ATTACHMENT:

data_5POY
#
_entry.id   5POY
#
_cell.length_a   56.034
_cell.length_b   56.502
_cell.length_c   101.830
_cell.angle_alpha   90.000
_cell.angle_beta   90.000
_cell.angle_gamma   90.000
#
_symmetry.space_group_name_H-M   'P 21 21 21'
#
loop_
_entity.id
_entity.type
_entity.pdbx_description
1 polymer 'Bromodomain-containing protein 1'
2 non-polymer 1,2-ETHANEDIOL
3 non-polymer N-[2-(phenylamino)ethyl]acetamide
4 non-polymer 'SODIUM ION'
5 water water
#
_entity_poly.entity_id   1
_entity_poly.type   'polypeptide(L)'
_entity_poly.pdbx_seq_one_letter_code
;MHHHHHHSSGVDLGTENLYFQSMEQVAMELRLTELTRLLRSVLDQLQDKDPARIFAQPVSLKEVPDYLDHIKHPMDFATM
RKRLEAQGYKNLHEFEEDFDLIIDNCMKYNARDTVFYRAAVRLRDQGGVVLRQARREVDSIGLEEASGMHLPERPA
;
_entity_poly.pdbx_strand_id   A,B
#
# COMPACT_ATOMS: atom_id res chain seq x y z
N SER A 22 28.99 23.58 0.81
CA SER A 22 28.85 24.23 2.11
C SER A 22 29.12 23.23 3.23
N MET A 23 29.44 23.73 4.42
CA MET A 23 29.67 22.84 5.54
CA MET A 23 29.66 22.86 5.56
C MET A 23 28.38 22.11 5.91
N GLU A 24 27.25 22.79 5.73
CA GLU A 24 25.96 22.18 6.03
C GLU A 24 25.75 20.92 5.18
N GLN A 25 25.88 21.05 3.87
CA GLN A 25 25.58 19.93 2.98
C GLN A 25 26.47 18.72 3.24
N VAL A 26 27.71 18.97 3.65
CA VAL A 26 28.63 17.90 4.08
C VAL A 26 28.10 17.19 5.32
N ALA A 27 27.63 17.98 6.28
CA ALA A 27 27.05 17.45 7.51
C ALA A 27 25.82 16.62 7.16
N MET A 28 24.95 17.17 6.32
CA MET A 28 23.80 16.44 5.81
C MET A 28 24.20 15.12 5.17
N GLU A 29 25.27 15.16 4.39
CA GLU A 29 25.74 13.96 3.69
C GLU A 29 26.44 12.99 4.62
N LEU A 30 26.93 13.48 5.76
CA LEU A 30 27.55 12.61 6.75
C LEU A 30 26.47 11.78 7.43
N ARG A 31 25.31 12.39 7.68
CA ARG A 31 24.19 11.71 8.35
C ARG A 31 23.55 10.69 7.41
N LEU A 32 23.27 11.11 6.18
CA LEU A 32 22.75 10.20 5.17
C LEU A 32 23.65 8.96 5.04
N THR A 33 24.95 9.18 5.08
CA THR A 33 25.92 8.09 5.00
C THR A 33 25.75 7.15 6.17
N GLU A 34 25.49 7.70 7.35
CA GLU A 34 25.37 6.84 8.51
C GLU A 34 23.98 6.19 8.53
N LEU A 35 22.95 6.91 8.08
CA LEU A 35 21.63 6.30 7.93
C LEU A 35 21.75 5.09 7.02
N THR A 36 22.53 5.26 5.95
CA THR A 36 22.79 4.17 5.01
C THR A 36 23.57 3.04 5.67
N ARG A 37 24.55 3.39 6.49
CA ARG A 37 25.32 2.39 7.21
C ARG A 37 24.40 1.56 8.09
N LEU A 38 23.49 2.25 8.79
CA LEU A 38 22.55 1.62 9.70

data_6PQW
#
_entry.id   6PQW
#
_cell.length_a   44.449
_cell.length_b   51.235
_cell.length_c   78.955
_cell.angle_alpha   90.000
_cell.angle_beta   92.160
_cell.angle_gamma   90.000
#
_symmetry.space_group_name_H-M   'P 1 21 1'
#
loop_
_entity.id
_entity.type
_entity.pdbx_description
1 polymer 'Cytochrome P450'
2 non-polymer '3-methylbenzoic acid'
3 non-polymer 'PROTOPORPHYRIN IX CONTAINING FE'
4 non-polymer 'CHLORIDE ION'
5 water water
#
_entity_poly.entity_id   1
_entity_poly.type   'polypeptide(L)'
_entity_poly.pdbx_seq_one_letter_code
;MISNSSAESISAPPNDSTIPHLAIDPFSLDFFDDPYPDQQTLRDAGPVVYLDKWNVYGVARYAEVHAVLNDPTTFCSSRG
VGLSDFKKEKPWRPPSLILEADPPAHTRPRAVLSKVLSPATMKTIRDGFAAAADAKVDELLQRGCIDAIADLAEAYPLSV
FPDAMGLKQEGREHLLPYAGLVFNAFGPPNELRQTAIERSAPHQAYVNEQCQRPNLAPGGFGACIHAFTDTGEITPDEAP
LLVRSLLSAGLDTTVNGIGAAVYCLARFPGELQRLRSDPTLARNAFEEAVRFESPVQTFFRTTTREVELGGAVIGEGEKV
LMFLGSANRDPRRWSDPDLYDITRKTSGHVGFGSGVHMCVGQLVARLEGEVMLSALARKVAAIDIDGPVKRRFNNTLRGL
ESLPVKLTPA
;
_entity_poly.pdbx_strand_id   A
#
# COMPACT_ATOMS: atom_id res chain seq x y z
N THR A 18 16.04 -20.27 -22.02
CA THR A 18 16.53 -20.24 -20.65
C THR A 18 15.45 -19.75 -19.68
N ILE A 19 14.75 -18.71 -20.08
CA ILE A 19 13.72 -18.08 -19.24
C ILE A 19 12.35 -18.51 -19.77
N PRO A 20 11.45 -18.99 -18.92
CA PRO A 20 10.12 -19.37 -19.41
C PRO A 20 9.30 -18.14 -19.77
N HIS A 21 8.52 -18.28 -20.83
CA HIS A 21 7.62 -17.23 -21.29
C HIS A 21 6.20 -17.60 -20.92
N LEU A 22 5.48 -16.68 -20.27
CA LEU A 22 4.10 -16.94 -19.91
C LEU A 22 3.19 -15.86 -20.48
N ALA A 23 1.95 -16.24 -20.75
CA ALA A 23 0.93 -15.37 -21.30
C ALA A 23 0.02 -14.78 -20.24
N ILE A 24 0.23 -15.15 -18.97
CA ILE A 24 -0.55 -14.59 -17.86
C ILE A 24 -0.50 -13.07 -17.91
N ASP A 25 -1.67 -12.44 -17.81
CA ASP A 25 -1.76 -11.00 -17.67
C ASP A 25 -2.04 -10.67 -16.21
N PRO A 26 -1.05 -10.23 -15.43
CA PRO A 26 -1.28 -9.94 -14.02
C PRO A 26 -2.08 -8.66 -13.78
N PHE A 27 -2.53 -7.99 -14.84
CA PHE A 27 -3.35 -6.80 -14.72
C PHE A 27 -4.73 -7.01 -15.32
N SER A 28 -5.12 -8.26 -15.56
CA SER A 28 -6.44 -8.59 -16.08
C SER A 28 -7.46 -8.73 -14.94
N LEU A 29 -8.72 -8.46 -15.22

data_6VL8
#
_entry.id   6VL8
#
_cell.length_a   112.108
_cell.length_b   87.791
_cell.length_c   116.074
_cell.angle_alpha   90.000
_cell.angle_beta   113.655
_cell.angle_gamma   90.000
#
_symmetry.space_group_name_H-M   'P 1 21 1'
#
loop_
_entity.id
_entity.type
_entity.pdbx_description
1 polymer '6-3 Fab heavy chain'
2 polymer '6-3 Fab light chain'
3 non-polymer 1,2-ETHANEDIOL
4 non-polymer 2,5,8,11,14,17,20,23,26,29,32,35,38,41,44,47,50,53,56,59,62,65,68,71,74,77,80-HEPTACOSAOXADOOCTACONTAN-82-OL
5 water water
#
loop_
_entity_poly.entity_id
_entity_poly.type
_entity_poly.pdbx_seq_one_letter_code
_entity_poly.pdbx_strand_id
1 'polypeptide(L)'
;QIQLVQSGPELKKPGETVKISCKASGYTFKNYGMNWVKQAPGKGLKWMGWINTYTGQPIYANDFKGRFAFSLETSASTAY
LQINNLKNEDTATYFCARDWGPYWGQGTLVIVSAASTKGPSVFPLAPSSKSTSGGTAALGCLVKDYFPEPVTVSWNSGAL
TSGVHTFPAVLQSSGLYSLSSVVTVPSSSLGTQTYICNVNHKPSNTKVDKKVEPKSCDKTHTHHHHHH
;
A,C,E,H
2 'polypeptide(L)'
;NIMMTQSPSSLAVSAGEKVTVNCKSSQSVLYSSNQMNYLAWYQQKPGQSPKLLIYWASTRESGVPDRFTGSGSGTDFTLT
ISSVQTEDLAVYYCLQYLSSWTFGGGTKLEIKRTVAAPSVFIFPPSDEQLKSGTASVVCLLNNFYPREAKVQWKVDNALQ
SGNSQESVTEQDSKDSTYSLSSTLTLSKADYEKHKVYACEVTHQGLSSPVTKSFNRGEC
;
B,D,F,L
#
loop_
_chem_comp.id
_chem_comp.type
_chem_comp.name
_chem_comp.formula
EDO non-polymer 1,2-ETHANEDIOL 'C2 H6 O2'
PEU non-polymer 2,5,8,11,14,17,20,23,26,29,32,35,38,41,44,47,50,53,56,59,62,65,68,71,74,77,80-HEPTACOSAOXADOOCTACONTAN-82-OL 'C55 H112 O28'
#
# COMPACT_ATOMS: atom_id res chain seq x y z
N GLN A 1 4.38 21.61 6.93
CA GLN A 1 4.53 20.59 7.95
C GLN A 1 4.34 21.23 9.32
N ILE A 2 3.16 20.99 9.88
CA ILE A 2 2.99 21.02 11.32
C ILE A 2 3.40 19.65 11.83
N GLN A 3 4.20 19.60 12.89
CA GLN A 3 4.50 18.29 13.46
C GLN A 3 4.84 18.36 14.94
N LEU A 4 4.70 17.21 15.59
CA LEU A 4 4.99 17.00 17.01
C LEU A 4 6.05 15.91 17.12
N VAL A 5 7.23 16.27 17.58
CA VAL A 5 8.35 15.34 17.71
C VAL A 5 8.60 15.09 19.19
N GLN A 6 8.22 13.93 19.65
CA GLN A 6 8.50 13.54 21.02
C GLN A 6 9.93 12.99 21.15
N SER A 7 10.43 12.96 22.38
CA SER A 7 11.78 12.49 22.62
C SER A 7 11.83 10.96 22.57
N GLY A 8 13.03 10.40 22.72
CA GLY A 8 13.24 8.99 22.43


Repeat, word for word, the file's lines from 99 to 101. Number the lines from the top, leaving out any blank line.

_entity.type
_entity.pdbx_description
1 polymer 'Cytochrome P450'